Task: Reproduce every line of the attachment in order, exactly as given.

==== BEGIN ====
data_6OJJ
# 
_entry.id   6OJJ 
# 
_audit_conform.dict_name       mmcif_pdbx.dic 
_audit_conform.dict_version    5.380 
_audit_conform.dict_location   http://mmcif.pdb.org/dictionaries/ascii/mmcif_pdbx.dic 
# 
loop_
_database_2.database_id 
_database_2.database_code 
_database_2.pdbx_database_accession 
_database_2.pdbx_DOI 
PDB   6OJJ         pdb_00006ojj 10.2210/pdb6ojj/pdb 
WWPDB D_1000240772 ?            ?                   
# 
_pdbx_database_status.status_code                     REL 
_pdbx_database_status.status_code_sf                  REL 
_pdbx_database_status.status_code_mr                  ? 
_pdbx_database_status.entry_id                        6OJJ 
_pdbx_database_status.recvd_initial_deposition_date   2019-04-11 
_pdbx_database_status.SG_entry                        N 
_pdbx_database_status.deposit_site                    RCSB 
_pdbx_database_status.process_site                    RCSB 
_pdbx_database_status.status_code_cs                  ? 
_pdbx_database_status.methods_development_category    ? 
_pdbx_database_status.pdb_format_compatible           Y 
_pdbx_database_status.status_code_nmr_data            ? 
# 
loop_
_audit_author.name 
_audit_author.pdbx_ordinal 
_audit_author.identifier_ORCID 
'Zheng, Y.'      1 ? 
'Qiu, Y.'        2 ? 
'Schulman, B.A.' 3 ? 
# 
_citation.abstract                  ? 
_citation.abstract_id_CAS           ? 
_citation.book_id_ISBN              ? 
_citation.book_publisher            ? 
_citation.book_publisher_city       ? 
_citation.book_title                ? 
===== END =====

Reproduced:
data_6OJJ
# 
_entry.id   6OJJ 
# 
_audit_conform.dict_name       mmcif_pdbx.dic 
_audit_conform.dict_version    5.380 
_audit_conform.dict_location   http://mmcif.pdb.org/dictionaries/ascii/mmcif_pdbx.dic 
# 
loop_
_database_2.database_id 
_database_2.database_code 
_database_2.pdbx_database_accession 
_database_2.pdbx_DOI 
PDB   6OJJ         pdb_00006ojj 10.2210/pdb6ojj/pdb 
WWPDB D_1000240772 ?            ?                   
# 
_pdbx_database_status.status_code                     REL 
_pdbx_database_status.status_code_sf                  REL 
_pdbx_database_status.status_code_mr                  ? 
_pdbx_database_status.entry_id                        6OJJ 
_pdbx_database_status.recvd_initial_deposition_date   2019-04-11 
_pdbx_database_status.SG_entry                        N 
_pdbx_database_status.deposit_site                    RCSB 
_pdbx_database_status.process_site                    RCSB 
_pdbx_database_status.status_code_cs                  ? 
_pdbx_database_status.methods_development_category    ? 
_pdbx_database_status.pdb_format_compatible           Y 
_pdbx_database_status.status_code_nmr_data            ? 
# 
loop_
_audit_author.name 
_audit_author.pdbx_ordinal 
_audit_author.identifier_ORCID 
'Zheng, Y.'      1 ? 
'Qiu, Y.'        2 ? 
'Schulman, B.A.' 3 ? 
# 
_citation.abstract                  ? 
_citation.abstract_id_CAS           ? 
_citation.book_id_ISBN              ? 
_citation.book_publisher            ? 
_citation.book_publisher_city       ? 
_citation.book_title                ? 